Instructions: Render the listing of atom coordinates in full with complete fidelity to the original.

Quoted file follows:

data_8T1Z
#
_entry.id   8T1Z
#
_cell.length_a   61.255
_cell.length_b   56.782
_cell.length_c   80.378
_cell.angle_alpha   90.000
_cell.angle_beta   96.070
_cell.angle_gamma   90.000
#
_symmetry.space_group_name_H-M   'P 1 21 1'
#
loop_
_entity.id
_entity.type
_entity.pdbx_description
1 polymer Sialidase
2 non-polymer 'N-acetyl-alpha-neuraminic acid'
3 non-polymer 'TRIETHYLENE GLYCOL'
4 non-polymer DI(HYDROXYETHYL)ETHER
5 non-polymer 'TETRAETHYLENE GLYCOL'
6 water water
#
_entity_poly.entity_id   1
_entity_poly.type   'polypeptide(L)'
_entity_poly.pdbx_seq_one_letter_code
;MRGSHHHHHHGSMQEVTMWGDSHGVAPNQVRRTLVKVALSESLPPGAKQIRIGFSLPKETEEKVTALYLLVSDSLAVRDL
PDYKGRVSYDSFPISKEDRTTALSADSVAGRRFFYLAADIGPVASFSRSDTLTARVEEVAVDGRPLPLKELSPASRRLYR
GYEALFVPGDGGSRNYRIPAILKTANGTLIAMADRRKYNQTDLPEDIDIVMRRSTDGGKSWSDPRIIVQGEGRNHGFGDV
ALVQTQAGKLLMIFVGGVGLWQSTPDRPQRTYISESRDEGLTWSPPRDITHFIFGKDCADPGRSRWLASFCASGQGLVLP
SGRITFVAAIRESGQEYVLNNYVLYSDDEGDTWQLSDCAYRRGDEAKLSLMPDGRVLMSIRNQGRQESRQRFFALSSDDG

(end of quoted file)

data_8T1Z
#
_entry.id   8T1Z
#
_cell.length_a   61.255
_cell.length_b   56.782
_cell.length_c   80.378
_cell.angle_alpha   90.000
_cell.angle_beta   96.070
_cell.angle_gamma   90.000
#
_symmetry.space_group_name_H-M   'P 1 21 1'
#
loop_
_entity.id
_entity.type
_entity.pdbx_description
1 polymer Sialidase
2 non-polymer 'N-acetyl-alpha-neuraminic acid'
3 non-polymer 'TRIETHYLENE GLYCOL'
4 non-polymer DI(HYDROXYETHYL)ETHER
5 non-polymer 'TETRAETHYLENE GLYCOL'
6 water water
#
_entity_poly.entity_id   1
_entity_poly.type   'polypeptide(L)'
_entity_poly.pdbx_seq_one_letter_code
;MRGSHHHHHHGSMQEVTMWGDSHGVAPNQVRRTLVKVALSESLPPGAKQIRIGFSLPKETEEKVTALYLLVSDSLAVRDL
PDYKGRVSYDSFPISKEDRTTALSADSVAGRRFFYLAADIGPVASFSRSDTLTARVEEVAVDGRPLPLKELSPASRRLYR
GYEALFVPGDGGSRNYRIPAILKTANGTLIAMADRRKYNQTDLPEDIDIVMRRSTDGGKSWSDPRIIVQGEGRNHGFGDV
ALVQTQAGKLLMIFVGGVGLWQSTPDRPQRTYISESRDEGLTWSPPRDITHFIFGKDCADPGRSRWLASFCASGQGLVLP
SGRITFVAAIRESGQEYVLNNYVLYSDDEGDTWQLSDCAYRRGDEAKLSLMPDGRVLMSIRNQGRQESRQRFFALSSDDG